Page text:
Tulane University, as a tax-exempt organization, is permitted to engage in a limited amount of federal lobbying, provided it does not constitute a substantial part of the university’s activities. The Internal Revenue Code requires that the University file annual reports documenting the types of lobbying activities in which it engaged, and the expenses incurred in those lobbying activities. Depending on the amount of lobbying done by key university officials, the University may also be required to file quarterly reports under the Lobbying Disclosure Act. To comply with these regulations, Tulane University faculty and staff are not permitted to engage in lobbying activities on behalf of the University without the approval in advance by the University. If approved, lobbying activities must be documented and related expenses must be reported to the Office of Government and Community Relations. The use of federal funds to lobby any federal official in Congress or the Executive branch in support of awarding or extending a federal contract, grant, loan or cooperative agreement is strictly prohibited. Universities are explicitly prohibited from supporting or opposing political candidates in elections. The Policies and Guidelines related to political activity have been developed in order to maintain a transparent and proper relationship with local, state and federal governments. Any policy-related questions should be directed to OGCR staff by calling 504-988-3390 or sending email to Tulane_OGCR@wave.tulane.edu.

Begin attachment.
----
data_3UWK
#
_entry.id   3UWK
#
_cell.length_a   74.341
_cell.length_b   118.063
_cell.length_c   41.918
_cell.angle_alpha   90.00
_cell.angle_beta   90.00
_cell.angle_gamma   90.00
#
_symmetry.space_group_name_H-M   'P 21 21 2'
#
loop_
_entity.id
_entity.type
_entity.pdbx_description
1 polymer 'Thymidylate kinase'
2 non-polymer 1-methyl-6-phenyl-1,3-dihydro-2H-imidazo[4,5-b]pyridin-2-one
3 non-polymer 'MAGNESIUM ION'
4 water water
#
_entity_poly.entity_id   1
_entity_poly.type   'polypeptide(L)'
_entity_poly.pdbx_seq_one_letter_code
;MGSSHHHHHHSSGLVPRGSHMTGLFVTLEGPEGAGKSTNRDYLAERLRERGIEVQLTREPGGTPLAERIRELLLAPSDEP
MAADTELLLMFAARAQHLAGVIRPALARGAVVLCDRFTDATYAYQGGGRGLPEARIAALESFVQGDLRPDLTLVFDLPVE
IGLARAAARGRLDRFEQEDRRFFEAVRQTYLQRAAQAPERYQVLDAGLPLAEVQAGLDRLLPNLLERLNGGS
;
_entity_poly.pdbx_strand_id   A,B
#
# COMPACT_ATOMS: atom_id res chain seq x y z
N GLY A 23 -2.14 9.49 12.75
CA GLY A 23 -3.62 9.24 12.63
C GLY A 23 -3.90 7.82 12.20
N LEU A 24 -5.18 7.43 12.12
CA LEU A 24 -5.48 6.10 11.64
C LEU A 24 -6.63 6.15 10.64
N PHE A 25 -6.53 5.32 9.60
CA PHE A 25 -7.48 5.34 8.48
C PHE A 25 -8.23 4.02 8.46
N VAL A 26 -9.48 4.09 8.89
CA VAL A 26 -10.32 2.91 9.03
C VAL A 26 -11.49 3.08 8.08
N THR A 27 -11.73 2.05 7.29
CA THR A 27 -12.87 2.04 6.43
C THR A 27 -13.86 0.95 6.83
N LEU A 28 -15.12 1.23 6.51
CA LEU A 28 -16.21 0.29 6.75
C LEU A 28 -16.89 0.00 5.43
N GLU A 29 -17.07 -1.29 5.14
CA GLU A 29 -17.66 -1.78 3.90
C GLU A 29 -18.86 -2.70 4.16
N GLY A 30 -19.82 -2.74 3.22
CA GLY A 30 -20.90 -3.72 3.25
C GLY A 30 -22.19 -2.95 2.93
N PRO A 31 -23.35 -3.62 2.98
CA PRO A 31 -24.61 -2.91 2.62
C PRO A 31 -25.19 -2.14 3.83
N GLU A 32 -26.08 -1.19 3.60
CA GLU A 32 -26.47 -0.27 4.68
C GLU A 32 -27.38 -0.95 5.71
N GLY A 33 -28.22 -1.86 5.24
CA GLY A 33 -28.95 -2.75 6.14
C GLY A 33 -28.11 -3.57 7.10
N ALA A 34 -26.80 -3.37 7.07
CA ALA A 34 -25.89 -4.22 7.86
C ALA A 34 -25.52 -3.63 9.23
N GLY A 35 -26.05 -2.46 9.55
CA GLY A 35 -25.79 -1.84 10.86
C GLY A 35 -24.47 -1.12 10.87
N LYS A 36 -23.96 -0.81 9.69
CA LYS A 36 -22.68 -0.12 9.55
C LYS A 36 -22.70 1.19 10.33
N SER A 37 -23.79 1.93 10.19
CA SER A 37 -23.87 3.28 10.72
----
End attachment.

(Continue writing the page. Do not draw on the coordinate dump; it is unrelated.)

Lobbying activities by faculty and staff on behalf of Tulane University may be subject to federal, state, and university regulations and policies. It is imperative that anyone contemplating such activities contact the Office of Government and Community Relations in advance of making or promoting any lobbying contacts. Direct lobbying refers to attempts to influence a legislative body through communication with a member or employee of a legislative body, or with a government official who participates in formulating legislation. Grass roots lobbying refers to attempts to influence legislation by attempting to affect the opinion of the public with respect to the legislation and encouraging the audience to take action with respect to the legislation. In either case, the communications must refer to and reflect a view on the legislation. Under the Lobbying Disclosure Act, a Lobbying Contact is defined as an oral, written, or electronic communication to a covered official from the legislative or executive branch regarding the formulation, modification, or adoption of federal legislation or a federal rule, Executive Order, policy, or position of the U.S. Government, or the administration or execution of a federal program or policy.